Long Cut Swing Bridge

The Kennet Navigation is delightful. It’s made up of sections of the natural course of the river Kennet and sections of artificial cut. But even the man-made canal sections are very natural looking, so sometimes it’s difficult to know which you are on. There is plenty of wildlife, we have seen herons, kingfishers and an egret among others. Though the countryside is lovely, the locks are very hard work, so after doing 14 of them today we are exhausted.
We started off through the ‘Oracle Centre’ of Reading, which is the main shopping centre. The river goes right through the middle. Unusually, this section is controlled by traffic lights, because if the Kennet is flowing stongly it’s difficult to manouver, so boats are only allowed through in one direction at a time. This morning the river was placid and there was no problem at all.

The lock gates are large and heavy, though the paddles are relatively easy. But what has worn us out is that the flows from the top paddles, when filling the locks, are extremely strong, so holding the boat on ropes has been really hard work.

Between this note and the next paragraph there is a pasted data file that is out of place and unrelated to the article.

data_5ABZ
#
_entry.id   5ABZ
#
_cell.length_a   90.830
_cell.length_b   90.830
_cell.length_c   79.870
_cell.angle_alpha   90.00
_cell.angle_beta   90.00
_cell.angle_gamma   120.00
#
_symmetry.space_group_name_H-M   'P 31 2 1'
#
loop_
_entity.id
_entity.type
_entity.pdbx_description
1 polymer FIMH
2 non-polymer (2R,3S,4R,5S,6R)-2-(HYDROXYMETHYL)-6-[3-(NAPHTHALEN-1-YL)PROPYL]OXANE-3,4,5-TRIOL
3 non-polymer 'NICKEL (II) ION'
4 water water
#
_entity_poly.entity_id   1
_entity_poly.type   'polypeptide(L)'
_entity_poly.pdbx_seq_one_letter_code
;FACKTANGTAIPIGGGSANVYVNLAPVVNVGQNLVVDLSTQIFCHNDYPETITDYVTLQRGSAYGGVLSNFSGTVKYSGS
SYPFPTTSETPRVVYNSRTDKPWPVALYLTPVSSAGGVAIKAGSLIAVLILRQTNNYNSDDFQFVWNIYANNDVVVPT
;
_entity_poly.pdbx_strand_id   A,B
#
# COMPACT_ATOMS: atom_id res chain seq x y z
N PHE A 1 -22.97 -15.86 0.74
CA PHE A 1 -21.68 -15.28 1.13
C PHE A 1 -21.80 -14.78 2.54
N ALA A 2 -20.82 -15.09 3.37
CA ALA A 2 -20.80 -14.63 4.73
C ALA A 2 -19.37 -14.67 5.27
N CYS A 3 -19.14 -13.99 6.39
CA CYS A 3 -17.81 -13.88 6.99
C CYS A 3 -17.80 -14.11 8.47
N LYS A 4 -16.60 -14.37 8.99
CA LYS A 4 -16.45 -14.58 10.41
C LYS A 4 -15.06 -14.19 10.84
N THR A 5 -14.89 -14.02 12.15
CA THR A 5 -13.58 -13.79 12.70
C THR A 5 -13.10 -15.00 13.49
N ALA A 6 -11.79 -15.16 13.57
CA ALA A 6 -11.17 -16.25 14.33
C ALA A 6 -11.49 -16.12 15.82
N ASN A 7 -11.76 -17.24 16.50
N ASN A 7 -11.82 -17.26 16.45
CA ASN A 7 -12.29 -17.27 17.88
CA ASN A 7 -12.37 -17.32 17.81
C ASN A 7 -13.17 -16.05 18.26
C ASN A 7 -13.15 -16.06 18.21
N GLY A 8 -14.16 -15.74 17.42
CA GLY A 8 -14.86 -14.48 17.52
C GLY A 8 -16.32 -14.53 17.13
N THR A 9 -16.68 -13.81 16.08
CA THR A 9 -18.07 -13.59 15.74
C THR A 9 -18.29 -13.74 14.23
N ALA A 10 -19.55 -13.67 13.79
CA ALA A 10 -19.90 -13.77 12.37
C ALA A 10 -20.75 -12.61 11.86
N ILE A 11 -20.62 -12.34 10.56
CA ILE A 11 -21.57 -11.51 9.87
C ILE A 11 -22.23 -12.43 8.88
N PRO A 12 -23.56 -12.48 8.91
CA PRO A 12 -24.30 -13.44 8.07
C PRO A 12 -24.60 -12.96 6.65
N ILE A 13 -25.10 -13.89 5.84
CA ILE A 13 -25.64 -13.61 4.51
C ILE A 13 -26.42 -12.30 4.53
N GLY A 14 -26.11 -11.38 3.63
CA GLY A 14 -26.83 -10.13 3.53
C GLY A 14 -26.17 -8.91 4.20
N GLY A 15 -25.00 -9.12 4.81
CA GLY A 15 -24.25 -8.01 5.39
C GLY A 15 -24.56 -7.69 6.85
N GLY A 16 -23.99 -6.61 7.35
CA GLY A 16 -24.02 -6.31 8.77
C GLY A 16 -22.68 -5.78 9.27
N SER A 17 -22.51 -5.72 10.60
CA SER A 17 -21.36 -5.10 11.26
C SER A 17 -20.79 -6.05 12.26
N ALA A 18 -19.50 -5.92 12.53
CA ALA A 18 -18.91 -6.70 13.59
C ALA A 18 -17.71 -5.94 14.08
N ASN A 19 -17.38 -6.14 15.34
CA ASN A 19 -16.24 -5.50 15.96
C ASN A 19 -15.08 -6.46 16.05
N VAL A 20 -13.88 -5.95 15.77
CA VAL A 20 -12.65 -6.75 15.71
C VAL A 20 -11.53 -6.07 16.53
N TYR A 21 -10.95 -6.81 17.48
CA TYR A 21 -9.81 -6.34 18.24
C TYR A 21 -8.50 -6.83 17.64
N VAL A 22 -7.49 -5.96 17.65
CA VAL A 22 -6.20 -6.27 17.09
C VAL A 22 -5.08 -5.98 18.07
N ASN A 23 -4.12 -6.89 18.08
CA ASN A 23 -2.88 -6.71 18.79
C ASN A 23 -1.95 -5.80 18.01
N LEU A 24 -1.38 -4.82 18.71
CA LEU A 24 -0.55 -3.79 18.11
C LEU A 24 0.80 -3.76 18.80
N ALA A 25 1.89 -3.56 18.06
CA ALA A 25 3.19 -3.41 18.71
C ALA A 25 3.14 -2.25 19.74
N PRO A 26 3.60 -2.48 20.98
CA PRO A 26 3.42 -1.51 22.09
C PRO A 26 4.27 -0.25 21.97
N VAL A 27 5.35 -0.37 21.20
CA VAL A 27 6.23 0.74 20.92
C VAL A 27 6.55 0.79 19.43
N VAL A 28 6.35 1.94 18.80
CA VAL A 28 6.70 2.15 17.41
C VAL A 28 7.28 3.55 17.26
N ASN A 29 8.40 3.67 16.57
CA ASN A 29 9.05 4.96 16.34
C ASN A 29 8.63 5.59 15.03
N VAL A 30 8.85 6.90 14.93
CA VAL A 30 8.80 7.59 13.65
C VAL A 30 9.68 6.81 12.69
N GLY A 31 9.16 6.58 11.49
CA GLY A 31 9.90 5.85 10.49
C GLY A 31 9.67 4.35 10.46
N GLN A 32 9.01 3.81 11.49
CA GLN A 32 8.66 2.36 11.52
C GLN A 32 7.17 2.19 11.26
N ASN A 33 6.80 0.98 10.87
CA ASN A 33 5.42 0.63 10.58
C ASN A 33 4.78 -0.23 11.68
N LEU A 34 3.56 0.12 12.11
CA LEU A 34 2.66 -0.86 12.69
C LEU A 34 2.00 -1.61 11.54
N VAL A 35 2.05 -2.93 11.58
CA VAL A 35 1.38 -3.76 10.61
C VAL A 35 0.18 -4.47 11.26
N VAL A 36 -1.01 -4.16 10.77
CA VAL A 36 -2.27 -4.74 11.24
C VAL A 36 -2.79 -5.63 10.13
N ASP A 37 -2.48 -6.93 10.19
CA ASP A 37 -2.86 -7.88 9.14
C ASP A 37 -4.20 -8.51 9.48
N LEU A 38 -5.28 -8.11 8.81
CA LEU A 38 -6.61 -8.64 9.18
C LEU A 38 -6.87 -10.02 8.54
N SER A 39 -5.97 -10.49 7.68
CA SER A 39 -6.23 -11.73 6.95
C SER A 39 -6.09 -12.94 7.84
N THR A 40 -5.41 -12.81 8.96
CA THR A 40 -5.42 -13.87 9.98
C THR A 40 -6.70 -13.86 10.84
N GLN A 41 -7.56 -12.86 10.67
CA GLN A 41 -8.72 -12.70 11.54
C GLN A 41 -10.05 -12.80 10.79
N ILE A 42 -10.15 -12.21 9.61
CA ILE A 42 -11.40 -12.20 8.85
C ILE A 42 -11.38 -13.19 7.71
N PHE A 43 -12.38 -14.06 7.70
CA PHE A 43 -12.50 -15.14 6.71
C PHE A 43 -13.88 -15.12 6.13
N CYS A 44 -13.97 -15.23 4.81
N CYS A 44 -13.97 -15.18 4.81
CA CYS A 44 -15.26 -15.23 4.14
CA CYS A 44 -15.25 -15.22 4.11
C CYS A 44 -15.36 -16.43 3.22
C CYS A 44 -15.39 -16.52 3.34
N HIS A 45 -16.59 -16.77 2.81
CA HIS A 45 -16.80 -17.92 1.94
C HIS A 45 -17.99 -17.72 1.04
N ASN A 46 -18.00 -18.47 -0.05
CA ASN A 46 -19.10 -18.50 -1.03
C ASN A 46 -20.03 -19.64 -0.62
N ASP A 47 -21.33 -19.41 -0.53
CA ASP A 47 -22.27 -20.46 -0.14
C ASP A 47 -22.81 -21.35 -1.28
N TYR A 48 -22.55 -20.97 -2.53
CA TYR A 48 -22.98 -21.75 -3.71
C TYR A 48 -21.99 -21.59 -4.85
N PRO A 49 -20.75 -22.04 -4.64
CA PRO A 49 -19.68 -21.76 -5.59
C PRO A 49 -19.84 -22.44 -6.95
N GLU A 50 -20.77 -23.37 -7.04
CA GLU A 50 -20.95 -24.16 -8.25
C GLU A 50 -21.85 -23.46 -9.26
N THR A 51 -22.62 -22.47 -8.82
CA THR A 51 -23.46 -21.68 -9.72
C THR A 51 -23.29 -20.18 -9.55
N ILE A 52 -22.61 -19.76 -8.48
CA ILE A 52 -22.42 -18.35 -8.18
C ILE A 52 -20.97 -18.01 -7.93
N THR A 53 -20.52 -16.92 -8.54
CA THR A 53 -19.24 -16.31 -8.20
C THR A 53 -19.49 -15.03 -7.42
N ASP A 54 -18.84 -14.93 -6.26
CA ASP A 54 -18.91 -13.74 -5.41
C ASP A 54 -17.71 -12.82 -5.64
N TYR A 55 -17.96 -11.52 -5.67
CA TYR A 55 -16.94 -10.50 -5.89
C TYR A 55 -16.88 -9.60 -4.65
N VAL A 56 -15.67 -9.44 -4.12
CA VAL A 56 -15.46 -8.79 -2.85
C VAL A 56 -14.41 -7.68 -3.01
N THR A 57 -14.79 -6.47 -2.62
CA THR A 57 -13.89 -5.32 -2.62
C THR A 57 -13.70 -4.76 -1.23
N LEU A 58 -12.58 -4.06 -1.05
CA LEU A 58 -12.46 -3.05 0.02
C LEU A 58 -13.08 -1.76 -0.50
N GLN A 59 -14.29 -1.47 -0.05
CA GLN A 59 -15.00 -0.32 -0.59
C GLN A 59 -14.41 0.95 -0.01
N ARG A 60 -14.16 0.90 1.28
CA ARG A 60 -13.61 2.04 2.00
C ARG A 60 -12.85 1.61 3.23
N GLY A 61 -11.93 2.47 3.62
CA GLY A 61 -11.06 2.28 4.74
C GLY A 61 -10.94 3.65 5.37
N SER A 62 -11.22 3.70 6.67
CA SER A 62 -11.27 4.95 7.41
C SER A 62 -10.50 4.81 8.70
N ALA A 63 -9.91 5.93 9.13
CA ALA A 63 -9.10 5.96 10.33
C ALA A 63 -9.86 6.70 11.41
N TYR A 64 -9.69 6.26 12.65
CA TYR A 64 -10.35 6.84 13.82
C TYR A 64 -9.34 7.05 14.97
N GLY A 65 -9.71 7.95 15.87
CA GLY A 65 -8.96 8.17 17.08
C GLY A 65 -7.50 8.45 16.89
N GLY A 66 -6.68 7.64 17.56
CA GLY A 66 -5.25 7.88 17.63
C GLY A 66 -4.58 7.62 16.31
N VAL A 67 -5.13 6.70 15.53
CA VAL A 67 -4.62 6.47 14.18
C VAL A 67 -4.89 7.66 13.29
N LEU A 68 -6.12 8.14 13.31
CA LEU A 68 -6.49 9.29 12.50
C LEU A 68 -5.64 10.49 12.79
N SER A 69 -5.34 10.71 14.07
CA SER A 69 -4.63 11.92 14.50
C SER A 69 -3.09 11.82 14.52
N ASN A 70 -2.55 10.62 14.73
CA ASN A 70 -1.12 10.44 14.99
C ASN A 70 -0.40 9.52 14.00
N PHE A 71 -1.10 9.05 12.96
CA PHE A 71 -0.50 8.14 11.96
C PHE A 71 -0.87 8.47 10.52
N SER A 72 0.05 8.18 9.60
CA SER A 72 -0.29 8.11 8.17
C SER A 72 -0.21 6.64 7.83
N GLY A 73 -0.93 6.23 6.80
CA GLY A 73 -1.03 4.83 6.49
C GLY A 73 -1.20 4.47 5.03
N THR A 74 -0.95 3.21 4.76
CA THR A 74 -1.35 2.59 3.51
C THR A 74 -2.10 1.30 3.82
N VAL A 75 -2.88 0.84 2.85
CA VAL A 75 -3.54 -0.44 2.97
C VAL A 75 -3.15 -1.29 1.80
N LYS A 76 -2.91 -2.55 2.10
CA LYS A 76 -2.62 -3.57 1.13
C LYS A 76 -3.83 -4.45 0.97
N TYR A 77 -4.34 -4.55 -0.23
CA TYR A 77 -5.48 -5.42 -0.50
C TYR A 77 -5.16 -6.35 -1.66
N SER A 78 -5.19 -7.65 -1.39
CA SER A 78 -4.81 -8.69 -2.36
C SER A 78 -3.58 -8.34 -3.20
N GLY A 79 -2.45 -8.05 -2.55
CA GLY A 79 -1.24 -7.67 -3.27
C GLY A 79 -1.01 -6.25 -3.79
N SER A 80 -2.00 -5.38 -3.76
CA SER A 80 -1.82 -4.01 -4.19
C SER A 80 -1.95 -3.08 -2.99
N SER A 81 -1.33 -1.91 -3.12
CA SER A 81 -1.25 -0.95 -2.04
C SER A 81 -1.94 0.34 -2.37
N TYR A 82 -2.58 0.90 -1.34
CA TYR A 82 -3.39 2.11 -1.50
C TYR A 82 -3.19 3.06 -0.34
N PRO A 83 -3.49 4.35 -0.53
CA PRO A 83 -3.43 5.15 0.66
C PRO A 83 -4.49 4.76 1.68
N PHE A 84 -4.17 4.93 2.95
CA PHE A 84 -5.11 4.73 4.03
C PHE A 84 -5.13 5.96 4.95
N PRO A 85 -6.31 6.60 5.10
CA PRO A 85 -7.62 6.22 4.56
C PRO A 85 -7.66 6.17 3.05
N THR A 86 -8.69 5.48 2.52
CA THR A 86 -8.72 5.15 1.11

Strong flows from the top paddles

Also we have been following a pair of boats most of the day, so we have had to ‘turn’ every lock.
Some of the locks on this part of the the canal are “turf sided”. All the original locks were like this, but only a few survive, The locks were basically just a hole in the ground with a wooden framework to keep the boats in the middle. The current ones have been updated a bit, but not much.
This is Monkey Marsh lock:

We were really tired by early afternoon, but it took until nearly five o’clock before we found anywhere to moor because the sides are just reeds and vegetation.
Follow our journey here:

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